Terrestrial animals are animals that live predominantly or entirely on land (e.g., cats, ants, snails), as compared with aquatic animals, which liv...
Oviparous animals are female animals that lay their eggs, with little or no other embryonic development within the mother. This is the reproductive...
Arboreal locomotion is the locomotion of animals in trees. In habitats in which trees are present, animals have evolved to move in them. Some anima...
NoNot a migrant
Animals that do not make seasonal movements and stay in their native home ranges all year round are called not migrants or residents.
The yellow-fronted parrot is about 28 centimetres (11 in) long and is mostly green with the upper parts being a darker green, the tail being olive-brown, and the legs a dark grey-brown. The face is orange-yellow. When two subspecies are recognized, the nominate is believed to have yellow to its head and face, while in P. f. aurantiiceps some of the yellow is replaced with orange. The upper beak is brownish-grey and the lower beak is bone coloured, the irises are orange-red, and bare eye-rings and cere are grey. Male and female adults have identical external appearance. Juveniles are duller than the adults with a mostly grey head, brown irises, and only a small amount of yellow on the front of the face including on the forehead.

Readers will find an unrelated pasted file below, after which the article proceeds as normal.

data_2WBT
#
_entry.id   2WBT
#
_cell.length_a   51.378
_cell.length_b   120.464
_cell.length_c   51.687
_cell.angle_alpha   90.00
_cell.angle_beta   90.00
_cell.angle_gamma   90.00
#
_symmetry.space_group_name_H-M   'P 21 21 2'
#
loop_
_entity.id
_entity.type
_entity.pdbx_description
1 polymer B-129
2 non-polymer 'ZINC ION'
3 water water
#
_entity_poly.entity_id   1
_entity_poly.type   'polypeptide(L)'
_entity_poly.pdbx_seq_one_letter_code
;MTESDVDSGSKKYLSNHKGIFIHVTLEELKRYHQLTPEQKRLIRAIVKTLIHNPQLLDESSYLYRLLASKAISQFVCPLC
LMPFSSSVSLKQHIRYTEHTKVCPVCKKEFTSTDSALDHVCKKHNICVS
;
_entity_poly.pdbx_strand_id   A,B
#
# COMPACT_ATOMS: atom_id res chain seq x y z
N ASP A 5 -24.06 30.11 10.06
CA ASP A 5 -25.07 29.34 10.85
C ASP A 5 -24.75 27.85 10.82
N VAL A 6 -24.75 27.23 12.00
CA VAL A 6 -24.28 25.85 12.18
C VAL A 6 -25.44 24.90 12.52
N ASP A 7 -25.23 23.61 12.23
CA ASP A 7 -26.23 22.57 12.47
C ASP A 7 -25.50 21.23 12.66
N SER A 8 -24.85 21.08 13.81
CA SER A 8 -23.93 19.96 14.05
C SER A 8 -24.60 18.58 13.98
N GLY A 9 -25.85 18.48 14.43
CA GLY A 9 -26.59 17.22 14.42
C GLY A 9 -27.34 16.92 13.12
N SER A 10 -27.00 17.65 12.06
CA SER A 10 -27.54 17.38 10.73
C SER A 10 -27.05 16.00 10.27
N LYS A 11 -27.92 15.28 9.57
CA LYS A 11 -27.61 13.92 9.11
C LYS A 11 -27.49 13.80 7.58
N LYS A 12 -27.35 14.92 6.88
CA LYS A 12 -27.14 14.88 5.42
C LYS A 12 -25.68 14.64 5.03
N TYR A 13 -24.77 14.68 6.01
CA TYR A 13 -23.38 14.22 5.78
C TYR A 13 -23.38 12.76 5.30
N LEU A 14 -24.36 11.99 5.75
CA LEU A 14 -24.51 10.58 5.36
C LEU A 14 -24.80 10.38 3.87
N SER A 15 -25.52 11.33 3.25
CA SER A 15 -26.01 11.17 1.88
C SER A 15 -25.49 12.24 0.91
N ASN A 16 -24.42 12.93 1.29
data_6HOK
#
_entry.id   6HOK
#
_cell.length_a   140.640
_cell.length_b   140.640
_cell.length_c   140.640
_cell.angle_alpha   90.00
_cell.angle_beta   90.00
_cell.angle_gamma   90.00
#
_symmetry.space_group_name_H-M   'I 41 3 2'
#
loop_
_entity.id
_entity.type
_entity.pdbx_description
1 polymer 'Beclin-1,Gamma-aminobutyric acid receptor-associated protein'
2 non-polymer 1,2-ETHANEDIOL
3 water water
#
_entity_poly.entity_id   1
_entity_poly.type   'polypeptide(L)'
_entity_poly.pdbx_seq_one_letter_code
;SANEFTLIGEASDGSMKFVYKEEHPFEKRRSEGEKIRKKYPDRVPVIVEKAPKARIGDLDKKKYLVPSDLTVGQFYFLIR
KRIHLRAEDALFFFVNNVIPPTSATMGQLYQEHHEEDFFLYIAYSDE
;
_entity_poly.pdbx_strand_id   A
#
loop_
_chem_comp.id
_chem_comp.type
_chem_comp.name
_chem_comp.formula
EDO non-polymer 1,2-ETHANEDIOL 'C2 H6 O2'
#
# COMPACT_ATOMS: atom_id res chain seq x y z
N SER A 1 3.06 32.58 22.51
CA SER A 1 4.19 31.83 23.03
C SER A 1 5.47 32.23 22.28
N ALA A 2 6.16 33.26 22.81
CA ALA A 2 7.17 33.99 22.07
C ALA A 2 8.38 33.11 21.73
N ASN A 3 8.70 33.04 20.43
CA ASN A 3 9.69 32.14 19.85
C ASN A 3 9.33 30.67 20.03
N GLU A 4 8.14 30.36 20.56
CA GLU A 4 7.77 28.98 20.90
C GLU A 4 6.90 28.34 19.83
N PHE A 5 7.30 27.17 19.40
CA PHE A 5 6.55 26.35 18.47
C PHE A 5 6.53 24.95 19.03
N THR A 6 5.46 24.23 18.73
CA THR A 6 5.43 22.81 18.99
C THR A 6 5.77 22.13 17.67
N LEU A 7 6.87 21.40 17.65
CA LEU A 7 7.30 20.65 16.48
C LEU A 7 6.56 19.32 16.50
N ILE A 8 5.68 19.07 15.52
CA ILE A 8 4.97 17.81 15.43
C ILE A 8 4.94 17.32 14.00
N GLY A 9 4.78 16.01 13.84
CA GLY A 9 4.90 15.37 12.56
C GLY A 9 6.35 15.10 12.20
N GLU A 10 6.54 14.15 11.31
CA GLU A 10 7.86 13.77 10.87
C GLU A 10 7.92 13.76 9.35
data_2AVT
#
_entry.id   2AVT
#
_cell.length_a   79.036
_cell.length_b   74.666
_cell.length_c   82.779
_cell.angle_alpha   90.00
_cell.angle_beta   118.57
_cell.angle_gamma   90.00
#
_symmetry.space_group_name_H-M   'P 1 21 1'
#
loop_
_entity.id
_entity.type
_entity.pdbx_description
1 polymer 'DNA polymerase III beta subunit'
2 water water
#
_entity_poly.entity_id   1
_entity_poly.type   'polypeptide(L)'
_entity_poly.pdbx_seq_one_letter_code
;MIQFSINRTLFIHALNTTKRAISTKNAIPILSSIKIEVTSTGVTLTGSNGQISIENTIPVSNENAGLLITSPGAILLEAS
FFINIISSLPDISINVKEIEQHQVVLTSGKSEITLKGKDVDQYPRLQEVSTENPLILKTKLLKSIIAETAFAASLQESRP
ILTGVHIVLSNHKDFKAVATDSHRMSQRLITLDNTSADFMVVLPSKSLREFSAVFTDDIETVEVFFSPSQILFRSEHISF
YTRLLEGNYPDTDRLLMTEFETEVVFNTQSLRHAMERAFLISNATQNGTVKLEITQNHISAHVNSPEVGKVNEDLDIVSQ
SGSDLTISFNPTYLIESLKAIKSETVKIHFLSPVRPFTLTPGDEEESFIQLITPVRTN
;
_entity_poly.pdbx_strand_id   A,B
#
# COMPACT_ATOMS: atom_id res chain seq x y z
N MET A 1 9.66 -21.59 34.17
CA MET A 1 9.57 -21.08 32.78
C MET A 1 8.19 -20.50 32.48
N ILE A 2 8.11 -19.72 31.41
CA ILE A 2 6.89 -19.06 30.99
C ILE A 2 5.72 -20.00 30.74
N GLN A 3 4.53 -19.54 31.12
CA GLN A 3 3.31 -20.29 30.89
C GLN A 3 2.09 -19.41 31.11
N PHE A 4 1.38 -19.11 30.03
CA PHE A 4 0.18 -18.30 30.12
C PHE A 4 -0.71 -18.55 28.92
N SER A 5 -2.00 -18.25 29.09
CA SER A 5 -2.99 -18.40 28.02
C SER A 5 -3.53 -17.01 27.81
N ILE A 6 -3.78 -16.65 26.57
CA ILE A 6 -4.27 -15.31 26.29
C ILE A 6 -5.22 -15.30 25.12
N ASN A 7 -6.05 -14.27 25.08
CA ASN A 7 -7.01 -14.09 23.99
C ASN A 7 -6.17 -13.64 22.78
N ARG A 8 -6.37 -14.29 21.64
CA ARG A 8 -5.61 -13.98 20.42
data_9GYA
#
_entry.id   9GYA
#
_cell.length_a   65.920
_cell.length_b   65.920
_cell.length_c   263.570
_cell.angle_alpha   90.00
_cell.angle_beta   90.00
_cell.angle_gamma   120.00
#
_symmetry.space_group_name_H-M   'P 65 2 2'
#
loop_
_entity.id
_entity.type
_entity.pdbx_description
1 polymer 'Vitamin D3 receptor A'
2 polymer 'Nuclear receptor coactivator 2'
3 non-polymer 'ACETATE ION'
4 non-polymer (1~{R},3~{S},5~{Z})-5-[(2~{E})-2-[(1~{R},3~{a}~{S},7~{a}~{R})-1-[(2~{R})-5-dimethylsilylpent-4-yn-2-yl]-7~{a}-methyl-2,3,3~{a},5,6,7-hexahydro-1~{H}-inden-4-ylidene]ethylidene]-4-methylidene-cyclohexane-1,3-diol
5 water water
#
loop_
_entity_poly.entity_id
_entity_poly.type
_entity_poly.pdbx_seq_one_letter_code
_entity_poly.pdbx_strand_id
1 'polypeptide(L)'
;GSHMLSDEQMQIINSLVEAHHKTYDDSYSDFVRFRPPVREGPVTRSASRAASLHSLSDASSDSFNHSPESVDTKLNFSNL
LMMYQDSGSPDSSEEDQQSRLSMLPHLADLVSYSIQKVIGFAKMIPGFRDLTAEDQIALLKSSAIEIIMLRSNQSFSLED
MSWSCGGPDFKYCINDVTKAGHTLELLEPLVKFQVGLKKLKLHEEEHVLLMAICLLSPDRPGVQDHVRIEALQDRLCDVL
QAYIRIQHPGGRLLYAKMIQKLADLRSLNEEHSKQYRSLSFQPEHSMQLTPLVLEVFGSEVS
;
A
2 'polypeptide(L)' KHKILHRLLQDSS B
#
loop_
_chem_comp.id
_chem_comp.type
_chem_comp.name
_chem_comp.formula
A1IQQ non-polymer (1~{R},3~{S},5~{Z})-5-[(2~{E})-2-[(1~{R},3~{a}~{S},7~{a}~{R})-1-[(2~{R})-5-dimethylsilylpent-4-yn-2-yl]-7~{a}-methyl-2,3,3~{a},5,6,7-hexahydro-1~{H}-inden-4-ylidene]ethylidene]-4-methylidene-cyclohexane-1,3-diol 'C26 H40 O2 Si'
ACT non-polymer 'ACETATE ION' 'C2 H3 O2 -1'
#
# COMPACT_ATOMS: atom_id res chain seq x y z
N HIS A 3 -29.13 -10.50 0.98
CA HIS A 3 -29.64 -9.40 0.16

This parrot is endemic to the Ethiopian Highlands at about 1,000–3,000 metres (3,300–9,800 ft) above sea level. When two subspecies are recognized, the nominate is found in the highlands around Lake Tana and also in central Ethiopia, and P. f. aurantiiceps is found in southwestern Ethiopia. It lives in forest habitats, unlike most other Poicephalus parrots apart from the Cape and red-fronted parrot superspecies complex.
The yellow-fronted parrot is unknown in aviculture.